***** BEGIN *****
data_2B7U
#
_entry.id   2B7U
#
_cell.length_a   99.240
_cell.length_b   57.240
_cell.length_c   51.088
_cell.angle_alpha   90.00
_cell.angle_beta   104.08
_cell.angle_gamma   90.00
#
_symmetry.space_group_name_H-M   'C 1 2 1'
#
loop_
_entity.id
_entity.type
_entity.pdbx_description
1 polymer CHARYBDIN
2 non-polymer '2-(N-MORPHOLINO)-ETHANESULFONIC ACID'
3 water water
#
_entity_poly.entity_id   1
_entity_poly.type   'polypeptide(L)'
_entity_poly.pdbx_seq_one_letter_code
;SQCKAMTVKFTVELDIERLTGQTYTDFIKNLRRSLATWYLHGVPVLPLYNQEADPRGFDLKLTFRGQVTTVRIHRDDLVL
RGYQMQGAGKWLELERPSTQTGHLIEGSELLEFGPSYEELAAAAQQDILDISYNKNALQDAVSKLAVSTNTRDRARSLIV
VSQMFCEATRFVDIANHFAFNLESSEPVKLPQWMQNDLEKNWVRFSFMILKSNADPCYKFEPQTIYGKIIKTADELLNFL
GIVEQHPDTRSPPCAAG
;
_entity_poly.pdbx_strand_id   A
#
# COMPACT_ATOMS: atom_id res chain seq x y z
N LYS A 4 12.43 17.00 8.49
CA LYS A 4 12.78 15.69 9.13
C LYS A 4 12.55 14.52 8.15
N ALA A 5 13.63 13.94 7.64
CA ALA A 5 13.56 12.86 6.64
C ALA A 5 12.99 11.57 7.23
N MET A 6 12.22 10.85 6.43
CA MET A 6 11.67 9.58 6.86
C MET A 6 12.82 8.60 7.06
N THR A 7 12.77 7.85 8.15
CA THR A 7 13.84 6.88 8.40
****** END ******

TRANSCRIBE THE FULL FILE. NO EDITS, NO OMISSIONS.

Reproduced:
data_2B7U
#
_entry.id   2B7U
#
_cell.length_a   99.240
_cell.length_b   57.240
_cell.length_c   51.088
_cell.angle_alpha   90.00
_cell.angle_beta   104.08
_cell.angle_gamma   90.00
#
_symmetry.space_group_name_H-M   'C 1 2 1'
#
loop_
_entity.id
_entity.type
_entity.pdbx_description
1 polymer CHARYBDIN
2 non-polymer '2-(N-MORPHOLINO)-ETHANESULFONIC ACID'
3 water water
#
_entity_poly.entity_id   1
_entity_poly.type   'polypeptide(L)'
_entity_poly.pdbx_seq_one_letter_code
;SQCKAMTVKFTVELDIERLTGQTYTDFIKNLRRSLATWYLHGVPVLPLYNQEADPRGFDLKLTFRGQVTTVRIHRDDLVL
RGYQMQGAGKWLELERPSTQTGHLIEGSELLEFGPSYEELAAAAQQDILDISYNKNALQDAVSKLAVSTNTRDRARSLIV
VSQMFCEATRFVDIANHFAFNLESSEPVKLPQWMQNDLEKNWVRFSFMILKSNADPCYKFEPQTIYGKIIKTADELLNFL
GIVEQHPDTRSPPCAAG
;
_entity_poly.pdbx_strand_id   A
#
# COMPACT_ATOMS: atom_id res chain seq x y z
N LYS A 4 12.43 17.00 8.49
CA LYS A 4 12.78 15.69 9.13
C LYS A 4 12.55 14.52 8.15
N ALA A 5 13.63 13.94 7.64
CA ALA A 5 13.56 12.86 6.64
C ALA A 5 12.99 11.57 7.23
N MET A 6 12.22 10.85 6.43
CA MET A 6 11.67 9.58 6.86
C MET A 6 12.82 8.60 7.06
N THR A 7 12.77 7.85 8.15
CA THR A 7 13.84 6.88 8.40